Managing Change

The difficulty in managing the organization is not only a financial or technical issue. It can be cultural or emotional. Many projects that are viable from a technical or financial point of view fail. It may be failure of prioritization or of management. In other cases, it can be mostly cultural – it fails because of the non-support or even plain sabotage of members who may not want the project to succeed.

In most companies, many projects will be in the product or process development area. It may be to introduce changes that may impact some people, and requires people to change, which most may not welcome. We are creatures of habit, and set ways of doing things don’t change easily, irregardless of what a company claims. It is noteworthy that the only time ( and it is still difficult) that a company can realistically change its culture or the set way of doing things is when the company is on the verge of financial problems. New managers are called in from outside ( inside managers who grow up in such culture may be a victim of such set ways themselves, and occasionally, personal ties or other concerns inhibits them to introduce change radically) , who can introduce the change that there is some small chance of success. In his book, Who Says Elephants can’t Dance, Lou Gerstner aptly asks how supposedly smart managers never saw the complacency and ineptness that have started to beset IBM on the early nineties.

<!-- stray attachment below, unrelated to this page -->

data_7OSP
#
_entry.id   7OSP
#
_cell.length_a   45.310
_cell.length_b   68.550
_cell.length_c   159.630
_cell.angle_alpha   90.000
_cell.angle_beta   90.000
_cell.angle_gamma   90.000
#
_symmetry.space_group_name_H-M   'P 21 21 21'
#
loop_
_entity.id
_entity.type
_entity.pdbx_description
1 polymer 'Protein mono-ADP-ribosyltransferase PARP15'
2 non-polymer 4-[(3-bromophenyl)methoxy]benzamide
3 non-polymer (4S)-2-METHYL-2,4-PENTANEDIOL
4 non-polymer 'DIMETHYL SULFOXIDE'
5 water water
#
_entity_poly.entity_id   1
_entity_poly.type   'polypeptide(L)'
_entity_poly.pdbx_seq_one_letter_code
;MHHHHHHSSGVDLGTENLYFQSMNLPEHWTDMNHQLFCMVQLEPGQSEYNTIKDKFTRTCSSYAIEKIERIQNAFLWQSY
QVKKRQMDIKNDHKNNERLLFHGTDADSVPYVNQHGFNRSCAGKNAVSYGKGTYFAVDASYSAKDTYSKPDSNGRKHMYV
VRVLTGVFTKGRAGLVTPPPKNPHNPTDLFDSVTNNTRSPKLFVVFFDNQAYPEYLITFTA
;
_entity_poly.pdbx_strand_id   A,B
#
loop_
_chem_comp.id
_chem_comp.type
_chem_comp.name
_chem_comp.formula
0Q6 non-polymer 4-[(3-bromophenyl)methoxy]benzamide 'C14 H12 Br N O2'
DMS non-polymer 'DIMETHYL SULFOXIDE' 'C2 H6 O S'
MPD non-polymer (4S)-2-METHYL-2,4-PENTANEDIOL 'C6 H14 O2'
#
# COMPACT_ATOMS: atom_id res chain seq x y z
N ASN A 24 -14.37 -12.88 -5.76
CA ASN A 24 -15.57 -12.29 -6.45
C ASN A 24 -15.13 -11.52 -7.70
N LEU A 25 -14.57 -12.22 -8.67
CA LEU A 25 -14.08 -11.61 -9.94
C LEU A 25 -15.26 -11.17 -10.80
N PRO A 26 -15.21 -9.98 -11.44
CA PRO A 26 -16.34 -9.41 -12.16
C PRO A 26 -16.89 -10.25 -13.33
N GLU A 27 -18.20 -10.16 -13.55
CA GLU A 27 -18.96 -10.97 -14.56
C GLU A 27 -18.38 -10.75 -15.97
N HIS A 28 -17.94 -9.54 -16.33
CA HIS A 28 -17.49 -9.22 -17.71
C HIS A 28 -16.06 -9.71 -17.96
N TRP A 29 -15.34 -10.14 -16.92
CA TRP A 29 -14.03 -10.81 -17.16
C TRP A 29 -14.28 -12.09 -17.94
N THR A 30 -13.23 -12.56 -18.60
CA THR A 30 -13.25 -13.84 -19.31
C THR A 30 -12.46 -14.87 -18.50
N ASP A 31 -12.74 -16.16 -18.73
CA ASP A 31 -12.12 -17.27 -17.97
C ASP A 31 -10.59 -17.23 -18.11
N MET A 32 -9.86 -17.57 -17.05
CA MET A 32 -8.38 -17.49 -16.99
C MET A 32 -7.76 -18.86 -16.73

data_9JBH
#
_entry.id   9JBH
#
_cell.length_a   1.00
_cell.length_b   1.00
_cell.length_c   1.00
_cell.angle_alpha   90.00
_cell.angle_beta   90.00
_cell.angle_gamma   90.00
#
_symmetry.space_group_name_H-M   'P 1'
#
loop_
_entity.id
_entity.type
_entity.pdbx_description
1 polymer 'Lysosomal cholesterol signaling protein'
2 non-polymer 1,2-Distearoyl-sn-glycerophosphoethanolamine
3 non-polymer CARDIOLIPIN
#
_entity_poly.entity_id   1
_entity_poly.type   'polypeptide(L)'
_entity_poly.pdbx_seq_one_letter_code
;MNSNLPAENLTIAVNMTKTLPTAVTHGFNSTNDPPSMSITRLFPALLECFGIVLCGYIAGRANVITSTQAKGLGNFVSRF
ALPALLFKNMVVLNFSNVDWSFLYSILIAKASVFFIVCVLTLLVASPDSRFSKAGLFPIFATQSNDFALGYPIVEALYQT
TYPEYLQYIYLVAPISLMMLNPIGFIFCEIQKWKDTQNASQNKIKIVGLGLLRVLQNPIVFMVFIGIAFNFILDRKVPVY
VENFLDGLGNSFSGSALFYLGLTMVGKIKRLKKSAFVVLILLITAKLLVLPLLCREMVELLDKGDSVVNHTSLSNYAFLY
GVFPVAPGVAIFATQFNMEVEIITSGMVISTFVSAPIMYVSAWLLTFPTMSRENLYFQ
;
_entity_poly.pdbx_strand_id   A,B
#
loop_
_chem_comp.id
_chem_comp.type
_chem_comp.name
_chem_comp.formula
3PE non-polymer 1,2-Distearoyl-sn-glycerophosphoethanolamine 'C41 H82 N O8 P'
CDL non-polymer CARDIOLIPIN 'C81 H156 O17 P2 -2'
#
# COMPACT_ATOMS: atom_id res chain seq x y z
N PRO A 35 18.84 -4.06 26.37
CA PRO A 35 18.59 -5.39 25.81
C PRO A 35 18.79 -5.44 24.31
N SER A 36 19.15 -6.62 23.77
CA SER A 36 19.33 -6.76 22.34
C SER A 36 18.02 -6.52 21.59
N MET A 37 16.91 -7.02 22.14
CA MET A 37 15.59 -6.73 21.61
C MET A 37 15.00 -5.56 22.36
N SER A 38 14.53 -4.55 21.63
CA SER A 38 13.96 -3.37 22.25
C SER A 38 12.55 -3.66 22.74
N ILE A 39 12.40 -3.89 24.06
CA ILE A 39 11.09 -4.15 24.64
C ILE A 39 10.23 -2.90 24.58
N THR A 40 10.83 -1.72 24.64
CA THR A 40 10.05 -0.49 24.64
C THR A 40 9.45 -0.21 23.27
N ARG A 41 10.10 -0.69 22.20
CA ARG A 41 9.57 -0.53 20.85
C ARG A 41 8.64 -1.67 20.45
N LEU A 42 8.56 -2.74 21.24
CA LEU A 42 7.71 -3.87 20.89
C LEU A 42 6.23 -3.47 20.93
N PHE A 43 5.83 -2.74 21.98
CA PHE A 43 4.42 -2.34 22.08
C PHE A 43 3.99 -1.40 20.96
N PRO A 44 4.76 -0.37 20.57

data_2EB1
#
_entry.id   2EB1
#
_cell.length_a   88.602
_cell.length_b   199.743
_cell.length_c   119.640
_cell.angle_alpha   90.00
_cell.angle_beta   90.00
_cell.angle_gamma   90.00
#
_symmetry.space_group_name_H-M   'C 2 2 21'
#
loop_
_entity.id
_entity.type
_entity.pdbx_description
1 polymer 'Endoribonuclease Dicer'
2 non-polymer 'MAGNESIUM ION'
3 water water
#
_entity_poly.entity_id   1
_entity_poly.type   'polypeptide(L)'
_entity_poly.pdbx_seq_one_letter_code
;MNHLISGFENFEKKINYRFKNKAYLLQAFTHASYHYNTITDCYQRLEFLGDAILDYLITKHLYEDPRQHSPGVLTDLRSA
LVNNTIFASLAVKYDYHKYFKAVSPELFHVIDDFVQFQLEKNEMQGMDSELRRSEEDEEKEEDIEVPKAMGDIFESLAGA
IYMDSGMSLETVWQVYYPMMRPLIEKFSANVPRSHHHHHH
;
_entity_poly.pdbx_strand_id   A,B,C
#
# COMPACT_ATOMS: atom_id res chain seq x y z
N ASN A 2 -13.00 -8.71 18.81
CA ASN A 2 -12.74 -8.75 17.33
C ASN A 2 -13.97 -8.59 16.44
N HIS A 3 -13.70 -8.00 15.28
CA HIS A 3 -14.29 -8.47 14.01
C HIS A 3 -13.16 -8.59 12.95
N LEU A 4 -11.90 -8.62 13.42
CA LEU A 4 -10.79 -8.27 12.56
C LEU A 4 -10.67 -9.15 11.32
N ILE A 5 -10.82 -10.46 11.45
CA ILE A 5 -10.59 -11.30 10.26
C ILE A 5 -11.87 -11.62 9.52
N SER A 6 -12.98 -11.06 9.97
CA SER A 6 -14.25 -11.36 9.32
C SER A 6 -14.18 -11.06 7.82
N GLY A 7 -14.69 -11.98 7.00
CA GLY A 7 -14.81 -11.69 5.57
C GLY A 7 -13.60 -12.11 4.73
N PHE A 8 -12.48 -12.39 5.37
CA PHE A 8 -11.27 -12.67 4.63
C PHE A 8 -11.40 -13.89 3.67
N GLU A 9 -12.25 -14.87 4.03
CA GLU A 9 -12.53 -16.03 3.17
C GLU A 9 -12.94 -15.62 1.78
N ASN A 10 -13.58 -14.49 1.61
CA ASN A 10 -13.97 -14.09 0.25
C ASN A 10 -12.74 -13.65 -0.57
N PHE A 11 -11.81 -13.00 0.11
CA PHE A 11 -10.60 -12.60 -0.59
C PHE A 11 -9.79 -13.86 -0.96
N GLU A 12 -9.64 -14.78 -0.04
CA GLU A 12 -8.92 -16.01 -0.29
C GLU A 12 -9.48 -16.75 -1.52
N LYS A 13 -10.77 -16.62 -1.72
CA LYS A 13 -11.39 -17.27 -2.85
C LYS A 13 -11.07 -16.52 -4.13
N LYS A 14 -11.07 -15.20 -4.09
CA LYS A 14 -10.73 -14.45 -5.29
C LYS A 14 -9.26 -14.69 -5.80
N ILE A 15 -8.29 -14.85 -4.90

Some possible areas of concern by stakeholders may include the change in relationships, work hours, nature of work, the learning of new skills, the preservation of jobs, the disappearance of benefits, privileges or authority.

In these cases, it should be recognized that cultural changes are more difficult and time consuming to initiate and execute than technical changes. If there is any factor that should be considered carefully, it should be the people factor. People resist change, especially if imposed on them. Therefore the project manager should recognize such conflicts, and be able to initiate change effectively. This is through slowly overcoming the resistance by building motivation and commitment through their involvement.

If the project will really be of benefit, conflict or resistance can be mainly due that the person not understanding or not being consulted. Or as in the case of changes made previously that was not too successful, they may become fed up or cynical about the constant change which they feel have not exactly benefited their status. 

At any rate, the people factor can be every bit as important as the technical one.

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